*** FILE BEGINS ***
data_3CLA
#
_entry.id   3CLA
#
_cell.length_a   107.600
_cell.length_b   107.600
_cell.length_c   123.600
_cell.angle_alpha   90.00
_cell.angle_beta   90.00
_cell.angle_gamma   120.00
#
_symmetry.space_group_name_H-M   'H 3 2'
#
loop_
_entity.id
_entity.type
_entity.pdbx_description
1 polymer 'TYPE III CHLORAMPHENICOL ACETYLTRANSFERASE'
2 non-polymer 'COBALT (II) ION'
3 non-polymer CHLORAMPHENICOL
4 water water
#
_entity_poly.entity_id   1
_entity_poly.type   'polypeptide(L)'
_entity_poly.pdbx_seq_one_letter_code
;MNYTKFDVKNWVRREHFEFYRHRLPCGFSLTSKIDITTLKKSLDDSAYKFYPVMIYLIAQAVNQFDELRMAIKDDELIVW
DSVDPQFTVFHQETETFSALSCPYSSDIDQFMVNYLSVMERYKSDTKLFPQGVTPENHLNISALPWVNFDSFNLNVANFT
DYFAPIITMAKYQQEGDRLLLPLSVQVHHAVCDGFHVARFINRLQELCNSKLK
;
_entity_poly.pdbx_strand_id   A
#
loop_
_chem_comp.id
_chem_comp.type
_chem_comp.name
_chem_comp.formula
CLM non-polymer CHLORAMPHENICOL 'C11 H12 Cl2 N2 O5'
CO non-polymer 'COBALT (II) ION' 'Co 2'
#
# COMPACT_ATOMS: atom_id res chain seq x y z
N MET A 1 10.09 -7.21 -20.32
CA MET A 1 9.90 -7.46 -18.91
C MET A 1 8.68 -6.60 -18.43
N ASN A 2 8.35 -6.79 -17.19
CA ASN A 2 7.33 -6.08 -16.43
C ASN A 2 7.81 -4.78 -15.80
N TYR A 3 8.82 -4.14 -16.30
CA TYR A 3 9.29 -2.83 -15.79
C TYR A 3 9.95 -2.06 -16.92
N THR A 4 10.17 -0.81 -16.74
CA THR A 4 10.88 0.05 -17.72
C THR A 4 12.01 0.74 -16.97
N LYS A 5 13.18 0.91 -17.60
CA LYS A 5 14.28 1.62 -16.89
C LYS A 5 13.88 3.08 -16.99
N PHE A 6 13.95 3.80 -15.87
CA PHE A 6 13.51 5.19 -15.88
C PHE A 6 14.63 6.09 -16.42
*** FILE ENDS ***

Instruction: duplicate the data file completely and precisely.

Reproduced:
data_3CLA
#
_entry.id   3CLA
#
_cell.length_a   107.600
_cell.length_b   107.600
_cell.length_c   123.600
_cell.angle_alpha   90.00
_cell.angle_beta   90.00
_cell.angle_gamma   120.00
#
_symmetry.space_group_name_H-M   'H 3 2'
#
loop_
_entity.id
_entity.type
_entity.pdbx_description
1 polymer 'TYPE III CHLORAMPHENICOL ACETYLTRANSFERASE'
2 non-polymer 'COBALT (II) ION'
3 non-polymer CHLORAMPHENICOL
4 water water
#
_entity_poly.entity_id   1
_entity_poly.type   'polypeptide(L)'
_entity_poly.pdbx_seq_one_letter_code
;MNYTKFDVKNWVRREHFEFYRHRLPCGFSLTSKIDITTLKKSLDDSAYKFYPVMIYLIAQAVNQFDELRMAIKDDELIVW
DSVDPQFTVFHQETETFSALSCPYSSDIDQFMVNYLSVMERYKSDTKLFPQGVTPENHLNISALPWVNFDSFNLNVANFT
DYFAPIITMAKYQQEGDRLLLPLSVQVHHAVCDGFHVARFINRLQELCNSKLK
;
_entity_poly.pdbx_strand_id   A
#
loop_
_chem_comp.id
_chem_comp.type
_chem_comp.name
_chem_comp.formula
CLM non-polymer CHLORAMPHENICOL 'C11 H12 Cl2 N2 O5'
CO non-polymer 'COBALT (II) ION' 'Co 2'
#
# COMPACT_ATOMS: atom_id res chain seq x y z
N MET A 1 10.09 -7.21 -20.32
CA MET A 1 9.90 -7.46 -18.91
C MET A 1 8.68 -6.60 -18.43
N ASN A 2 8.35 -6.79 -17.19
CA ASN A 2 7.33 -6.08 -16.43
C ASN A 2 7.81 -4.78 -15.80
N TYR A 3 8.82 -4.14 -16.30
CA TYR A 3 9.29 -2.83 -15.79
C TYR A 3 9.95 -2.06 -16.92
N THR A 4 10.17 -0.81 -16.74
CA THR A 4 10.88 0.05 -17.72
C THR A 4 12.01 0.74 -16.97
N LYS A 5 13.18 0.91 -17.60
CA LYS A 5 14.28 1.62 -16.89
C LYS A 5 13.88 3.08 -16.99
N PHE A 6 13.95 3.80 -15.87
CA PHE A 6 13.51 5.19 -15.88
C PHE A 6 14.63 6.09 -16.42